The warning signs flashed early for Stajic’s squad in Wednesday morning’s contest as the Lionesses monopolised possession from the get-go; forcing goalkeeper Mackenzie Arnold to charge out to shut down a ball flicked in behind the Australian defence by Kirby for Beth Mead in just the fifth minute of play.
A long, looping ball from Keira Walsh across the pitch to Lucy Bronze three minutes later then sprung England down the right flank, the Olympique Lyonnais wing-back putting in a cross that arrived behind Mead at the near post – Mead forced to stage an acrobatic backheel to get a shot off that Arnold nonetheless did well to keep out.
Under siege, the Matildas created their first clear move through the English lines in the 11th minute of play when new Melbourne City signing Tameka Butt continued her run from the middle of the park after feeding Lisa De Vanna to receive a return pass.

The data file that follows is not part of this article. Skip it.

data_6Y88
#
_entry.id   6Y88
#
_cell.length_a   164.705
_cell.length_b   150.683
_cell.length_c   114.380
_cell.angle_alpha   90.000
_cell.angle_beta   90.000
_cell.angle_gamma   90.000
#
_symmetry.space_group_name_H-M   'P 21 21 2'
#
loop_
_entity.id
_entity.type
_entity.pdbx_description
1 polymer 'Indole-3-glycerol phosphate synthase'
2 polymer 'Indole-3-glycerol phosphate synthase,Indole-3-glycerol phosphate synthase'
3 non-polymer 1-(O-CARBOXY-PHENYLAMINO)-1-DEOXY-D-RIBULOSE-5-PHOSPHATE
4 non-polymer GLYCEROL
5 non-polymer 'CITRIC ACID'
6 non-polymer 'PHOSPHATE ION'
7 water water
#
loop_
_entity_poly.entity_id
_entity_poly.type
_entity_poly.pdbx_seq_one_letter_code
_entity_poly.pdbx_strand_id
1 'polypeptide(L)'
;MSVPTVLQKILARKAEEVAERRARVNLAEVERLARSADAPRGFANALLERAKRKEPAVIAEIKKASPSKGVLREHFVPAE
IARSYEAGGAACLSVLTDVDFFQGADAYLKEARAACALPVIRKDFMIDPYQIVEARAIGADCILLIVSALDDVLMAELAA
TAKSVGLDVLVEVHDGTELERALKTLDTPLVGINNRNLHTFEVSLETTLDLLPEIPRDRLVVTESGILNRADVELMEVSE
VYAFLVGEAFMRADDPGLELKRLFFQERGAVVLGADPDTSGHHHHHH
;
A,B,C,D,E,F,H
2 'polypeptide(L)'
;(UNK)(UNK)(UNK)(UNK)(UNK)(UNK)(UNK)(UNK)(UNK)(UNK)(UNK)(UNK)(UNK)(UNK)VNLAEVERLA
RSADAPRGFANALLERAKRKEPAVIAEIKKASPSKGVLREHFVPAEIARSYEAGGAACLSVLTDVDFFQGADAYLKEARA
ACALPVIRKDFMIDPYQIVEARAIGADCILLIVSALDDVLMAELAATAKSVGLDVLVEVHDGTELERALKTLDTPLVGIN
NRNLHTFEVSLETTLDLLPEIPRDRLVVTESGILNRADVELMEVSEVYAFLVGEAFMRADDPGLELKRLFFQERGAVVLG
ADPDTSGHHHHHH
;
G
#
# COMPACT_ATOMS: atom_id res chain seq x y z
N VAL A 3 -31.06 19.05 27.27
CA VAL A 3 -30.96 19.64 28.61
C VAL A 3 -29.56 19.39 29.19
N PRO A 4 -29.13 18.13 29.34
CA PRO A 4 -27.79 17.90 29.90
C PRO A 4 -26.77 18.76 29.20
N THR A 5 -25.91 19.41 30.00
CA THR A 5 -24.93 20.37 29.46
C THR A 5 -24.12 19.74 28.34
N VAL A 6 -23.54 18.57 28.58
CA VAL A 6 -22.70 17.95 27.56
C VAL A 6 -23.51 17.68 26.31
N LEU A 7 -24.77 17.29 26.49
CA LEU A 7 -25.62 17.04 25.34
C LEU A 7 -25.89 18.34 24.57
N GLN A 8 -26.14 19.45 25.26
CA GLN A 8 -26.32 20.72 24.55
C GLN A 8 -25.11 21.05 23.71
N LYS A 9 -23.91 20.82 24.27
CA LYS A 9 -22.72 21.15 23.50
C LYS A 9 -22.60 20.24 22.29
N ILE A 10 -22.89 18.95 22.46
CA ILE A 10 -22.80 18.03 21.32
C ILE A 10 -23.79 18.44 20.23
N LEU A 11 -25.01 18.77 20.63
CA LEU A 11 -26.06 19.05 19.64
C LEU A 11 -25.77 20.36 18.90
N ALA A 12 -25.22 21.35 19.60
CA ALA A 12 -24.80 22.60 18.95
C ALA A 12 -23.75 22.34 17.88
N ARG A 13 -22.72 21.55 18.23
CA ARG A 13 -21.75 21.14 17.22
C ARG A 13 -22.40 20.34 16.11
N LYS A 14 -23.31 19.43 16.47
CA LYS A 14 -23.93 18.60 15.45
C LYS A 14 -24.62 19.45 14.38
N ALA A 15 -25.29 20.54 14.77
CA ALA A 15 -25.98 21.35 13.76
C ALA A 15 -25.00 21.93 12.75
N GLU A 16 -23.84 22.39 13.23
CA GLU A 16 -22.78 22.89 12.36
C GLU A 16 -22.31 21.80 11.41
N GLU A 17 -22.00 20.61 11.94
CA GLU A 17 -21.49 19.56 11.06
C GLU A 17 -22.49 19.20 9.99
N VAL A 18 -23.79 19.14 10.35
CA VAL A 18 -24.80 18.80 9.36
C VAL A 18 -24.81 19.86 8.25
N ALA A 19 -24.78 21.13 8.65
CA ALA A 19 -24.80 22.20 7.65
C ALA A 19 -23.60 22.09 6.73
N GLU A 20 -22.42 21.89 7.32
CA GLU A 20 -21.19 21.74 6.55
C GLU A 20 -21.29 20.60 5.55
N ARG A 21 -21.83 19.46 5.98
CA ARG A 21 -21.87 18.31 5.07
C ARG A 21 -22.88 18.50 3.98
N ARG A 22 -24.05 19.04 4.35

The 27-year-old, however, found herself quickly closed down by the Lioness defence and was unable to get a shot off.
Butt’s half chance was a rare foray forward by the Matildas, with England quickly returning to dominate proceedings; comfortably knocking the ball between themselves and applying fierce pressure whenever possession was lost.
Said pressure paid dividends in the 21st minute when England’s overpowering press forced the Matildas into two subsequent poor passes that ultimately led to a turnover and goal.